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JAMES HASINECZ v. COMMONWEALTH PENNSYLVANIA (09/23/86)

decided: September 23, 1986.

JAMES HASINECZ, PETITIONER
v.
COMMONWEALTH OF PENNSYLVANIA, PENNSYLVANIA STATE POLICE, RESPONDENT



Appeal from the Order of the Pennsylvania State Police in the case of Re: James Hasinecz, dated August 9, 1984.

COUNSEL

Anthony C. Busillo, II, Mancke, Lightman and Wagner, for petitioner.

Michael L. Harvey, Deputy Attorney General, with him, Allen C. Warshaw, Chief Deputy Attorney General, Chief, Litigation Section, and LeRoy S. Zimmerman, Attorney General, for respondent.

President Judge Crumlish, Jr., and Judges Rogers, Craig, MacPhail, Doyle, Barry and Palladino. Opinion by Judge Doyle.

Author: Doyle

[ 100 Pa. Commw. Page 623]

This is an appeal by James Hasinecz (Petitioner) from an August 9, 1984 letter from the Director of the Bureau of Personnel of the Pennsylvania State Police denying Petitioner's request for a hearing. Petitioner had sought a hearing of (1) the State Police's refusal to reinstate him and (2) the State Police's refusal to grant him benefits for the period subsequent to his retirement which benefits Petitioner alleges he is entitled to under Section 1 of the Act of June 28, 1935, P.L. 477, as amended, 53 P.S. § 637 (Heart and Lung Act).

On July 15, 1981 Petitioner notified the State Police that he wished to exhaust his sick and annual leave and then take a disability retirement; in fact he did retire on December 31, 1981. Petitioner maintains that although he wanted to be placed on work related disability retirement he was actually placed on non-work related

[ 100 Pa. Commw. Page 624]

    disability retirement. Thus, in order to establish the work related nature of his disability, Petitioner instituted a workmen's compensation action and won a favorable determination in 1984. Because of the workmen's compensation finding that Petitioner's disability was work related, the State Police retroactively credited Petitioner with Heart and Lung Act benefits, but only for the period between the onset of his disability and his retirement. Then, in a May 9, 1984 letter to the State Police, Petitioner's counsel indicated that Petitioner wanted the State Police to "revoke the actions taken by the [State Police] so that [Petitioner] may be placed under The Heart-Lung Act and be restored to full duty when his doctors indicate he is able." In a May 21, 1984 letter to Petitioner's counsel the State Police Director of the Bureau of Personnel informed counsel that pursuant to a policy of which Petitioner was aware (a fact he does not deny) enlisted members of the State Police who terminate their employment are, categorically, not reinstated. A June 4, 1984 letter to Petitioner's counsel from the chief counsel for the State Police reiterated this position. Petitioner then, in an August 2, 1984 letter, requested a hearing before the State Police Heart and Lung Review Board to determine (1) whether he was entitled to benefits for the period subsequent to his resignation, (2) whether his condition was permanent (which would effectively bar Heart and Lung Act benefits) and (3) "the related legal implications of his prior retirement." An August 9, 1984 letter from the Director of the Bureau of Personnel denied the request for a hearing and Petitioner has timely appealed from that denial.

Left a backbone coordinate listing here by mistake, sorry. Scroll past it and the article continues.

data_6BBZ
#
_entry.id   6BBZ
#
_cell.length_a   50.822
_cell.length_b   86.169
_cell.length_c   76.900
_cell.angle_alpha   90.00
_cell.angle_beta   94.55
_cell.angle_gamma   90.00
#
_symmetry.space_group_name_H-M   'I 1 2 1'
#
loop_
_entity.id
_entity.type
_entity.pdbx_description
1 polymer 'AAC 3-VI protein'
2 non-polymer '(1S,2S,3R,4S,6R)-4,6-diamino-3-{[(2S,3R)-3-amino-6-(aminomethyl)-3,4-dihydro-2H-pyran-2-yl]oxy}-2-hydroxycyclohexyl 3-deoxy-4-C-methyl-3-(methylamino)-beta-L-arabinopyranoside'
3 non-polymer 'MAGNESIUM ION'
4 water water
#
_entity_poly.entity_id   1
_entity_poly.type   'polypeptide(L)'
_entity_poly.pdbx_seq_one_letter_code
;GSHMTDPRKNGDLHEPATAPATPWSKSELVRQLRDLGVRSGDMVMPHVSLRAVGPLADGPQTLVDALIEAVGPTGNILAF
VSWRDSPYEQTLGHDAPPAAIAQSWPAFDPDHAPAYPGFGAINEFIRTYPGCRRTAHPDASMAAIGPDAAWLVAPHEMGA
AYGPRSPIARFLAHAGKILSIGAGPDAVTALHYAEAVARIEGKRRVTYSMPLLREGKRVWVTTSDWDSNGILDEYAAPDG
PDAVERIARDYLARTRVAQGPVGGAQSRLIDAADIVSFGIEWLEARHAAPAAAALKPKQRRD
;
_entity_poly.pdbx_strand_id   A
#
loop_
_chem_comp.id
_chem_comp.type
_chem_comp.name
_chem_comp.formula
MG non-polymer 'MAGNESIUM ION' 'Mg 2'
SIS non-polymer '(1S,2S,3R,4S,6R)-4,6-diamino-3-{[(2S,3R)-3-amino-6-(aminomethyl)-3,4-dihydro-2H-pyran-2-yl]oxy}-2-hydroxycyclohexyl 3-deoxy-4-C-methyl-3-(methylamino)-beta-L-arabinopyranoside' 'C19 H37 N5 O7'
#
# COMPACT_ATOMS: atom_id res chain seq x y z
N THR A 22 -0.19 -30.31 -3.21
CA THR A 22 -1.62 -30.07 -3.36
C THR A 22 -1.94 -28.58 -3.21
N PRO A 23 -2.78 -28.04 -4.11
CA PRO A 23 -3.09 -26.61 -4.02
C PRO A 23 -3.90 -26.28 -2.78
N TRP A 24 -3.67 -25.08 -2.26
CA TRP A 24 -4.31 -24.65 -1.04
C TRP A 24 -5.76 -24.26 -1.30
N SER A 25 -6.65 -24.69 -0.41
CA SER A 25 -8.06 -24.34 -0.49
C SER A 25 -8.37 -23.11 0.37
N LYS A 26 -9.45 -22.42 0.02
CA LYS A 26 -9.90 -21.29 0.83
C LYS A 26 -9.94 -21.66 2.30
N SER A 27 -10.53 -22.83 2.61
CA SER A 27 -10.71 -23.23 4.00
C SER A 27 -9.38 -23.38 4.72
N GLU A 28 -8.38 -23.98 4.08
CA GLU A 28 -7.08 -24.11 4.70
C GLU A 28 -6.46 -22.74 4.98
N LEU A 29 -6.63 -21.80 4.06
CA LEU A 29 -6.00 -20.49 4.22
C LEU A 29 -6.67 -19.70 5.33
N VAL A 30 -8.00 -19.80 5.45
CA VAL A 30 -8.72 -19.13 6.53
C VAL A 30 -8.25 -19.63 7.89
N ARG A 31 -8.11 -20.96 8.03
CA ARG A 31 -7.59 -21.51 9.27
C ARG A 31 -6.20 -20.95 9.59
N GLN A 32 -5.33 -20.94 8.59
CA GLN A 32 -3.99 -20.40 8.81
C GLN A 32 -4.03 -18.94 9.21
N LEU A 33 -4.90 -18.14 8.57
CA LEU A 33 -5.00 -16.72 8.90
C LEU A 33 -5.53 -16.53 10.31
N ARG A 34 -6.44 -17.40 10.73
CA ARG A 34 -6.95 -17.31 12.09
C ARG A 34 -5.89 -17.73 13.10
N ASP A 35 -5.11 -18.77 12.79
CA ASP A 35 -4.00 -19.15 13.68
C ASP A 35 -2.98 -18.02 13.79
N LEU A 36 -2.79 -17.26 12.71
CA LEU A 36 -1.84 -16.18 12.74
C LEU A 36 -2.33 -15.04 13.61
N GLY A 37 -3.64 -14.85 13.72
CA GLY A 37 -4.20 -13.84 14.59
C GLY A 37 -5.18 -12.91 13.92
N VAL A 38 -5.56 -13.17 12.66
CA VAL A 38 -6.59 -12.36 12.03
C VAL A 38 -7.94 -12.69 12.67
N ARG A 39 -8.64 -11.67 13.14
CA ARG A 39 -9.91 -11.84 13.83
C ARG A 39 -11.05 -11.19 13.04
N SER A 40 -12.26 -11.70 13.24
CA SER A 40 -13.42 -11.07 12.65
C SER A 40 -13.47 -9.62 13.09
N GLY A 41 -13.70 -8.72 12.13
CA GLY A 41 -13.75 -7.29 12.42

On appeal Petitioner maintains that the refusal to grant him a hearing on the issues of reinstatement and heart and lung benefits constituted the deprivation of property rights without due process. Under Sections

[ 100 Pa. Commw. Page 625504]

and 101 of the Administrative Agency Law, 2 Pa. C.S. § 504 and § 101, due process in the form of notice and an opportunity to be heard is required only when a personal or property right or other similar interest is affected by a final order. An individual has a property interest mandating due process protection only when he has a legitimate claim of entitlement to the asserted right, Marino v. Commonwealth, 87 Pa. Commonwealth Ct. 40, 486 A.2d 1033 (1985), or in other words, an enforceable expectation governed by statute or contract. Amesbury v. Luzerne County Institution District, 27 Pa. Commonwealth Ct. 418, 366 A.2d 631 (1976); Board of Regents of State Colleges v. Roth, 408 U.S. 564, 577 (1972). Additionally, because it has been held that duly promulgated "legislative" regulations have the force and effect of statutory law, Girard School District v. Pittenger, 481 Pa. 91, 392 A.2d 261 (1978), they also can be the source of a substantive property right.

Petitioner asserts that his substantive right to reinstatement stems from the State Police policy of not reinstating former members. We fail to see how a policy which establishes no right to reinstatement could create, by its existence, a right to the very thing it denies. Accordingly, we reject Petitioner's ...


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